Air Jordan I: The Early Days Of A Legend
The year was 1984, and Michael Jordan was the number 3 draft pick for the Chicago Bulls. He had already made a huge impact on college basketball, but the NBA really had no idea of what this young man from Brooklyn was going to bring.
What’s hard to believe is that despite being a rookie, Nike teamed up with Michael to design a pair of sneakers specifically for his style of play.
Unbelievable fast moves, hard to believe hang-time and an amazing ability to score points from situations that just made opponents stand in disbelief.
MJ was wearing the prototypes (called Nike Air Ships) for about 6 months, and during that time there were some adjustments made, but it didn’t look like anything major.
But before they were released to the public, a huge marketing opportunity developed.
The Story Of The Ban
At the time, the NBA had rules about what players could wear. For one, the sneakers had to match the team colours, and the colours had to be uniform across the team.
With pretty much all shoes predominantly white, this meant that the almost completely red and black AJ 1s were not allowed.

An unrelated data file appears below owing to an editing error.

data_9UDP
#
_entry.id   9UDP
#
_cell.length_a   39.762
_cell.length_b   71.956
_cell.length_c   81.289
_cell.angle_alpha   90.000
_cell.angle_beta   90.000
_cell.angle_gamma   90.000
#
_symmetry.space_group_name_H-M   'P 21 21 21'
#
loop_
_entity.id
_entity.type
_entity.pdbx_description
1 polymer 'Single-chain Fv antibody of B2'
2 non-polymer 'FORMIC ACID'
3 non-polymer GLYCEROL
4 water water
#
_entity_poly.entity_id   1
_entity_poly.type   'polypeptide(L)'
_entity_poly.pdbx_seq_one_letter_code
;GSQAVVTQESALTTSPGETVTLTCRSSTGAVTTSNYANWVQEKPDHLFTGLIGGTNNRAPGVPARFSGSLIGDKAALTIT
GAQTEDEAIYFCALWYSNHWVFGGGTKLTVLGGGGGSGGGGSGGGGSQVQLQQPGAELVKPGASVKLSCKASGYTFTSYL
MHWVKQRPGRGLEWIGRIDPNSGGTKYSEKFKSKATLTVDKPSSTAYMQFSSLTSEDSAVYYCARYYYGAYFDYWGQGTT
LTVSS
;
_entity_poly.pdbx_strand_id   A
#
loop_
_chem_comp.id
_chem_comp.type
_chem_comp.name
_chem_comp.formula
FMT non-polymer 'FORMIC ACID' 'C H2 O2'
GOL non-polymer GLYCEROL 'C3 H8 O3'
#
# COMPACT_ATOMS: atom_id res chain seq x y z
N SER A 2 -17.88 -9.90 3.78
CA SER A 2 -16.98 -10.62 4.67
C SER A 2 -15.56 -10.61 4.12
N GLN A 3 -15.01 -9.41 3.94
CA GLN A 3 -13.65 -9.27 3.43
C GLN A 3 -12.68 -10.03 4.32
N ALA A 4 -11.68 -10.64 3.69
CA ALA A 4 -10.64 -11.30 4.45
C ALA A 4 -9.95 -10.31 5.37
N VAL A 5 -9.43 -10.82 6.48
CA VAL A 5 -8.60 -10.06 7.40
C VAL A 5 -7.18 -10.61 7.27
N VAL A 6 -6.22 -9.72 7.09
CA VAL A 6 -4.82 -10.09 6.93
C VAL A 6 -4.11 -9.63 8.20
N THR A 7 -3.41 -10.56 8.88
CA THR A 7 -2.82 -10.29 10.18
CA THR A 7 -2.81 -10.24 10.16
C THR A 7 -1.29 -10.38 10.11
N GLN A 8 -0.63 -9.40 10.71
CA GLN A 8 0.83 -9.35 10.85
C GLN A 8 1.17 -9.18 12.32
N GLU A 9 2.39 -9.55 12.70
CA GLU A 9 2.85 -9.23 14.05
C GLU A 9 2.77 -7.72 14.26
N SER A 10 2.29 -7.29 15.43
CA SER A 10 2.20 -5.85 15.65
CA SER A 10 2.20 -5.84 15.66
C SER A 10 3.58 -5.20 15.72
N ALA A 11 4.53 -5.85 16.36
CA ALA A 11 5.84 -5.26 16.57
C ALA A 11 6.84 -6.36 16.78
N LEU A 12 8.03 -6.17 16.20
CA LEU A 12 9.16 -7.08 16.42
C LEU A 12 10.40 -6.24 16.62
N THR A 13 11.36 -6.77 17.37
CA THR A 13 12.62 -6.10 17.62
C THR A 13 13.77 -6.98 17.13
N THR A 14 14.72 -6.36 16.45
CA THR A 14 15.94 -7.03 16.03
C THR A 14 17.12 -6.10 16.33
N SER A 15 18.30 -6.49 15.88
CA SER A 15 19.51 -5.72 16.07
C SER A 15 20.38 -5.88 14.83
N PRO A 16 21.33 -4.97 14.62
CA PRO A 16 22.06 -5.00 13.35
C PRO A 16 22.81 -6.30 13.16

It’s a bit of a stretch to say they were banned, but Michael was reportedly fined $5,000 every time he wore them in an official game. Nike apparently picked up the bill and took full advantage of this move.
The advertising leading up to the public release took full advantage of what the NBA officials were up to. And it basically came across like the shoes had been banned because they gave an unfair playing advantage.
Of course, every kid on every court heard about this and had to own a pair immediately.
MJs 1984 Season Highlights
His achievements for a rookie were outstanding and Michael was declared NBA Rookie of the year and also pulled onto the All-Star team as a starter.
But it’s his stats that are most impressive. He started in all 82 games the Bulls played and had a points per game average of 28.2. Add to that 5.9 assists per game, and he was directly involved in a huge amount of points.
Commentators and fans were utterly gob-smacked by what he was doing on the court. He had already gained some fame in his college career for jump shots that seemed to defy the laws of physics.
And his aggressive drive really came out in a game against the Pistons where he scored 49 points. This was a Bulls club record for a rookie in a single game. And it was just the first of many records he would break.
AJ 1s In Hip-Hop Culture
At this stage, they had not achieved any counter-culture following, and the hip-hop world was still quite focused on other old school sneakers.
The Air Max had also not yet been released, but the AJ I was featured on the cover of LL Cool J’s first album called Radio. It was a stepping stone, and in just a few years, the sneakers appeared on more and more album covers and videos.
If you want to own your own pair of these then check out the latest deals for retros being released. They look just as amazing today and they are a sick old-school culture statement.